Do test scores define a great “highly effective” teacher? Or a willingness to attend trainings? Teach summer school? Or merely have a personality compatible with the current principal? Is it even possible to define under the RISE evaluation?
Okay…I don’t actually want Stepford principals any more than I want Stepford students. The varied personalities and abilities add flavor to any classroom. However, the EXPECTATIONS of principals are often so varied and even contradictory from one principal to the next, it can leave me wondering if I have any idea at all of how to do my job! How often do you get a new principal? How do you adapt? Should we become Stepford teachers based on each principal? Or risk a lowered evaluation if the current principal doesn’t like all the wonderful things that last year’s principal commended you for?
It’s that stressful time of year when it seems (at least for me) that school staff is in self-preservation mode. Testing is mostly over and the only remaining mission is to claim full credit for successes and point fingers at others for “failures”. Lately, I have felt that finger pointing at me so much, that I, too, have succumbed to this self-destructive tactic. Why does it even matter when summer break is close enough to touch? Mostly because I am passionate about what I do and the lives I have touched over the past year. So it hurts because I’m being blamed for all the less-than-flattering aspects of my school community and waiting patiently for a single attagirl. My attagirl will have to come from within myself, as it should anyway. But in the meantime, why am I feeling like I am getting full credit for all that is wrong in my building? Am I THAT good???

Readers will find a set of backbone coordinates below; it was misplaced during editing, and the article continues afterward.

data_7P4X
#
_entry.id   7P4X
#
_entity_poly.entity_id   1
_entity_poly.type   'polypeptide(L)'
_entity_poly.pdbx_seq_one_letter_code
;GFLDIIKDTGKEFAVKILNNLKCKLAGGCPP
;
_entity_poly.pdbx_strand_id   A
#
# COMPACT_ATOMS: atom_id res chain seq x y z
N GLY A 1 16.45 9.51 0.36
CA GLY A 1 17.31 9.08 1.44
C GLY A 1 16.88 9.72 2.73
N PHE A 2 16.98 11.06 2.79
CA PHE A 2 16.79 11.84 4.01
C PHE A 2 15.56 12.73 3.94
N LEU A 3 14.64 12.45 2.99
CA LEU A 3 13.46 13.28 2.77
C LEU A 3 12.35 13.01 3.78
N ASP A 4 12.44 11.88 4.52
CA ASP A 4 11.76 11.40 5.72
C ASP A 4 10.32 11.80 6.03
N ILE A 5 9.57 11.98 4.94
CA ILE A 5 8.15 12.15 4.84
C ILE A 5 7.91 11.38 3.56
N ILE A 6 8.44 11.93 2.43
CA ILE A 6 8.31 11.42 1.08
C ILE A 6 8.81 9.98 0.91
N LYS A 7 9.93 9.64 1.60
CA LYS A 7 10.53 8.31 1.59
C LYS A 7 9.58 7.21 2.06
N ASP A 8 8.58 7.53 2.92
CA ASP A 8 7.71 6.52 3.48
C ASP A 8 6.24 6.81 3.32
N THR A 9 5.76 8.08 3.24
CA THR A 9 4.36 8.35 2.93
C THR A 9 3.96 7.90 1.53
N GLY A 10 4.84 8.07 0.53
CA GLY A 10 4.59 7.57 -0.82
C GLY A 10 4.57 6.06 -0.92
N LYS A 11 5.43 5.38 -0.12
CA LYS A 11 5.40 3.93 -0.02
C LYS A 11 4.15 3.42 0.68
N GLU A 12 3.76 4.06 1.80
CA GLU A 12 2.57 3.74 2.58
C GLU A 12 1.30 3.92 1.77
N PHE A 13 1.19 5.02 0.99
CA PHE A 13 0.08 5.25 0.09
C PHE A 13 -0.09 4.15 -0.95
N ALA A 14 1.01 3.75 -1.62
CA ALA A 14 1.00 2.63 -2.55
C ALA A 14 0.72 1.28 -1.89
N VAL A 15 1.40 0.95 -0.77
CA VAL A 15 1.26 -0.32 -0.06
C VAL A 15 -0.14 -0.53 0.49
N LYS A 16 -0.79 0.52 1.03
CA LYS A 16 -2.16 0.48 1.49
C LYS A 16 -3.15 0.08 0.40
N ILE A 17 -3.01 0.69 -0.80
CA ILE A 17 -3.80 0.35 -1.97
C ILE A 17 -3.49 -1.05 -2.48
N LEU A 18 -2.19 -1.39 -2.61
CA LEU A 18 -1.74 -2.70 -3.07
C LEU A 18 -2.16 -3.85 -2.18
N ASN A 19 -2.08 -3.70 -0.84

Welcome Colleagues and Friends of Educators! We are a group of passionate, but frustrated teachers that are providing a communication, advocacy, and support platform, with the goal of helping to overcome the barriers to children receiving a quality education. Historically, teachers were held in high esteem by most. Unfortunately, present-day teachers’ struggles more closely resemble the oppressive, threatening, substandard experiences of “slaves”. Our question is, “What can be done to help remind teachers to value themselves and each other; to create more positive interpersonal relations between school staff; to empower teachers and school staff to take a stand (for children) when needed; and to make children’s well-being and education our main focus.” There must be another way…